Should animal charities in Canada give up their charitable registration to do real and meaningful work to end animal suffering? Are they playing the government’s game of supporting animal agriculture and the status quo by buying in to the charitable system? What do you think?

Please take a minute to send your comments to Canada Revenue. Public opinion does matter.


7 Comments

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February 5, 2011 at 11:26 am

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Becci

February 6, 2011 at 1:04 pm

Holy crap, this is really disappointing. Will definitely write.

yannis

February 7, 2011 at 5:15 am

1800…….were in 2011 now ..things got to change .its very sick.

AL

February 11, 2011 at 9:56 am

This is clearly designed to get rid of anyone who wants to help animals. It seems ok for churches, governments, and corporations to steer for whatever social change they want but obviously anyone who tries to do anything worthwhile in life that does not promote the interests of corps are to be stopped. This is CONTROL in the worst form. I can see right through it.

IslaKay

February 14, 2011 at 3:28 pm

The laws seem very segregating to me. How can you separate the well-being of humans from animals and the environment. We are one ecosystem.

These laws seem to have been created for human supremacy, much like laws of past racial supremacy.

A great example of why carefully sidestepping ‘the law’ can be effective .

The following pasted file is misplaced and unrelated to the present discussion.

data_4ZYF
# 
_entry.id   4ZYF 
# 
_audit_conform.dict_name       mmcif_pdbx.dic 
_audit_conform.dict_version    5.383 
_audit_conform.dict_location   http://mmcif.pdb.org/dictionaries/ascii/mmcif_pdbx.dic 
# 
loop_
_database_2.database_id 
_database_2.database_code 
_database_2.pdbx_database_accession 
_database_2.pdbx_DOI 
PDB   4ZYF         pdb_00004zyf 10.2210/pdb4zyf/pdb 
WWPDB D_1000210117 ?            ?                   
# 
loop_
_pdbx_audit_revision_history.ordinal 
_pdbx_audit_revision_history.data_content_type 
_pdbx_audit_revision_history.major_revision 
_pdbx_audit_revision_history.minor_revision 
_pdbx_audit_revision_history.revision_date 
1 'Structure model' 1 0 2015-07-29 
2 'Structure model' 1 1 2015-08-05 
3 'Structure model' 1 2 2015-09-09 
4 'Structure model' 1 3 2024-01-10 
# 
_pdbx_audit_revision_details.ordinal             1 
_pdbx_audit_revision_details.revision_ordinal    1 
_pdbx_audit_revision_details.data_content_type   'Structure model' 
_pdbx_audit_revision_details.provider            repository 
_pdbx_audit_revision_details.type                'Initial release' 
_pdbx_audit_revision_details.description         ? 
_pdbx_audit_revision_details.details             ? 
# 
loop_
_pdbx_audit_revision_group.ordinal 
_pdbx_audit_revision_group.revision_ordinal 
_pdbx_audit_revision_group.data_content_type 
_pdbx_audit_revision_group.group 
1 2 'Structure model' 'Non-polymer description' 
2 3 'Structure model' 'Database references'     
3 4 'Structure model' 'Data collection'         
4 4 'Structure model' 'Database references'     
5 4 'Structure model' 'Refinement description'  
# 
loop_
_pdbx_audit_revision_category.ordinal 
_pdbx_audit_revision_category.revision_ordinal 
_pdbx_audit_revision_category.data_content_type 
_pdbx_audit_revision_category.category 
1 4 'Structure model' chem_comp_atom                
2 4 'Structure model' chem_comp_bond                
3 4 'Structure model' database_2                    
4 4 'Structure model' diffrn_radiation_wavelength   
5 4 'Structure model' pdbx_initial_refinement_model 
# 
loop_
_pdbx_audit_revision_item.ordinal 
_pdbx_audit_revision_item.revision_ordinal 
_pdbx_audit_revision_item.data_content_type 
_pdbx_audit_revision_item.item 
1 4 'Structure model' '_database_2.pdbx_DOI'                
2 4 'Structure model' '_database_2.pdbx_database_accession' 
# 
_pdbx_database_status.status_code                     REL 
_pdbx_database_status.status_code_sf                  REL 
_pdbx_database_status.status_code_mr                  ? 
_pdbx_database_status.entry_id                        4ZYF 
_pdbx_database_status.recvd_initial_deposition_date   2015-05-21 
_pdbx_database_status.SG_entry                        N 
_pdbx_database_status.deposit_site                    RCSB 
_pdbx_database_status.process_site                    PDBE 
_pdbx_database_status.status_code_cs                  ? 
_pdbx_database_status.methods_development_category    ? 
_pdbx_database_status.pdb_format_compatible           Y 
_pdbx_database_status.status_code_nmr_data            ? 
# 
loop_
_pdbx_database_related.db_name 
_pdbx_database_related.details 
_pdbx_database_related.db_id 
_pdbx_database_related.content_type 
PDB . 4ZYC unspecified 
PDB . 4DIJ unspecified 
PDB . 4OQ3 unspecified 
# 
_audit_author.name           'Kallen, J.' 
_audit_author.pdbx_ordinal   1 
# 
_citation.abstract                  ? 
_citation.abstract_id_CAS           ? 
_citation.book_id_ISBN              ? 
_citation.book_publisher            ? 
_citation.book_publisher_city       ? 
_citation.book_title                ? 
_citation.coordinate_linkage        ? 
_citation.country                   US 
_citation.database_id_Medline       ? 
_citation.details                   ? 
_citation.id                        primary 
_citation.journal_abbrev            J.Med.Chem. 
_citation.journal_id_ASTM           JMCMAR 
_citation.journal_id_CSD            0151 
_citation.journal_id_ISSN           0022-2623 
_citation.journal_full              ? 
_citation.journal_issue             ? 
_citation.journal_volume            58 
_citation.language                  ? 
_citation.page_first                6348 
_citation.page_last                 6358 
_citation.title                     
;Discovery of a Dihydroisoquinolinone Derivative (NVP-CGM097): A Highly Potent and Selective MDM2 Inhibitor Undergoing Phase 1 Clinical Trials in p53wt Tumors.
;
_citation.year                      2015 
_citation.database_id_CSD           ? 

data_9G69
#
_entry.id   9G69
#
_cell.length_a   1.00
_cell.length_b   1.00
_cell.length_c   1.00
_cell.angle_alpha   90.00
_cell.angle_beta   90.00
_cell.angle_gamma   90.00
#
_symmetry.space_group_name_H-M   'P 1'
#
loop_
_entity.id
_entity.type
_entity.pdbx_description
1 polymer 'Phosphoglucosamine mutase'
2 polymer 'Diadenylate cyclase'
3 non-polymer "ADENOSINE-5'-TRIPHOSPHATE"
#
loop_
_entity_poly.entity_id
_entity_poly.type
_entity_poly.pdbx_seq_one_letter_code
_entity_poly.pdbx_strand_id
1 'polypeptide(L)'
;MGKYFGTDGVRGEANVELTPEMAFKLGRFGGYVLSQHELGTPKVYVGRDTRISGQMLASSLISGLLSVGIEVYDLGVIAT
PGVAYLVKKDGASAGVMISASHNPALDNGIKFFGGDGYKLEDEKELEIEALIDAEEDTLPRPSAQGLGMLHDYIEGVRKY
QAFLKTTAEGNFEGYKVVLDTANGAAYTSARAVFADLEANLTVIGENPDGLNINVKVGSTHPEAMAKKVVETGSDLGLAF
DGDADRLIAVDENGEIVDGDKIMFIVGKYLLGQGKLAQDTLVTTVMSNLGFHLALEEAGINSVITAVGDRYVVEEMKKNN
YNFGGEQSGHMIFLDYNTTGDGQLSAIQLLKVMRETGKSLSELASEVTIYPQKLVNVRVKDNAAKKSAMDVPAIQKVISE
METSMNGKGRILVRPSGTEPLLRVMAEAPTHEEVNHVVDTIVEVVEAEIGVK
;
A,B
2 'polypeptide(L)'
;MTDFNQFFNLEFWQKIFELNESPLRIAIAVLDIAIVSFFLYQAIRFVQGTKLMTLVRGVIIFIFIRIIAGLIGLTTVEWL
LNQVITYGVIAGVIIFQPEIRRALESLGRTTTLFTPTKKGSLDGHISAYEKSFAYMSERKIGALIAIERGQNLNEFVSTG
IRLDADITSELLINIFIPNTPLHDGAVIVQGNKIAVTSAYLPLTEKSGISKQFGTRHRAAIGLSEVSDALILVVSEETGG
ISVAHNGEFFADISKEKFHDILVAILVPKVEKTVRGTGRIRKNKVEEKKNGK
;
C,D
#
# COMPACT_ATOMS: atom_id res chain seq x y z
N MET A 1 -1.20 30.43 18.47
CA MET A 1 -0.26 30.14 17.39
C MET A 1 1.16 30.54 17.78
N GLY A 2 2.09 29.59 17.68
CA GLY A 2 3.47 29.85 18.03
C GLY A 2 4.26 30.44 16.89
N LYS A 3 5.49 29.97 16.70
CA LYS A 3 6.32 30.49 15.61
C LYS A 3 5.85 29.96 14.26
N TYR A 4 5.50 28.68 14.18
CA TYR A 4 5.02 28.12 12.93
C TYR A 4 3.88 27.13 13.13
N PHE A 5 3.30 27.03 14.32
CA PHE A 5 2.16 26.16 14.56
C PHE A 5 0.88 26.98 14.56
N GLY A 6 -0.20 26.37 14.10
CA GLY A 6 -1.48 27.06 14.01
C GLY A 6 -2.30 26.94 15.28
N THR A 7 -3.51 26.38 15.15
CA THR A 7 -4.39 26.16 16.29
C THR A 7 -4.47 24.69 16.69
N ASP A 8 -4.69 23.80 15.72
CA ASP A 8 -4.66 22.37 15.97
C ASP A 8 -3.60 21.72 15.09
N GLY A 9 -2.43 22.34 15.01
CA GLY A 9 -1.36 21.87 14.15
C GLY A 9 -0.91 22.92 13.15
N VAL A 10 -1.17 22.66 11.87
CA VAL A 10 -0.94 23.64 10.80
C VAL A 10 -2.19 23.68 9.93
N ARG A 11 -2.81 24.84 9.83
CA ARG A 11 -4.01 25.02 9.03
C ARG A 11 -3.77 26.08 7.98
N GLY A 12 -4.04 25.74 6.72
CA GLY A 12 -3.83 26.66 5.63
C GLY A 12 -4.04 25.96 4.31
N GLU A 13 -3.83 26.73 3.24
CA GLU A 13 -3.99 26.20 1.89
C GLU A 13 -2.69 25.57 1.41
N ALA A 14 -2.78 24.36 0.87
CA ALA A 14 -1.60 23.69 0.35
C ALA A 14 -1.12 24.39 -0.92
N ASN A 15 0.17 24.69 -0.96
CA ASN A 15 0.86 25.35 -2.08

Janice Gillett

March 1, 2011 at 9:41 pm

This is right off of the Humane Society of Canada’s website “Donations to HSI Canada are not tax-deductible.
Non-profit organizations in Canada which lobby to change government
policy are generally denied charitable status.”

Note Fur bearers had there status threatened and chose to have it revoked so they could continue fighting for change. Loosing 50% of there donation base doing so..

If population is supporting the cause and it is based on our progress threw education how can the government penalize a charity for that?? I mean i understand they need to set law so we don’t have a bunch of lunatics supporting some hate crime or prejudice charity but progress evokes change so i am confused how as a charity we cannot lobby for change in a democratic society??

I just can’t get my head around this .. Legal use of animals is all about Industry ( politics??) and yet the people are not allowed to challenge our own laws ??? Gads if one has never voted before start now ..we are in serious trouble here

GK

March 7, 2011 at 4:29 pm

Canada isnt really all that democratic. Its official motto is: peace, order and good government.

Might as well be the motto of a dictatorship it sounds so phoney and uninspiring.
And for hundreds of years the de facto government in Canada was the Hudson’s Bay Company-I think the legacy of that continues today.

People need to get angry at their government and be more community centered–and I dont think Canada has a legacy for that. It isnt polite to criticize the government the way people in the UK, US, or other commonwealth countries do. The fact that we havent upgraded our animal treatment laws since the 1880s is proof of that apathy or lack of organization.Its shocking-but maybe that is because Canada doesnt engage in much self-analysis or self-criticism. It is ok to criticize the US but Heaven help you if you criticize Canada, the “land of peace.”

The anti-seal hunt activities were mainly led by people outside the country and I dont remember any Canadian celebrities standing up to challenge the government from inside the country like happened in the Uk with the fox hunt.

This problem also transcends animal rights issues. Canada pushed genetically engineered crops on its citizens without a vote.

And our internet costs are ridiculous-the government doesnt care-they will do anything to support business over the common good.
Politicians are corrupt everywhere but whenever I hear our politicians speak I cringe because they have a way of sounding even more idiotic than some extreme right-wing US congressman.
Lucky for them they can vote their own pay raise.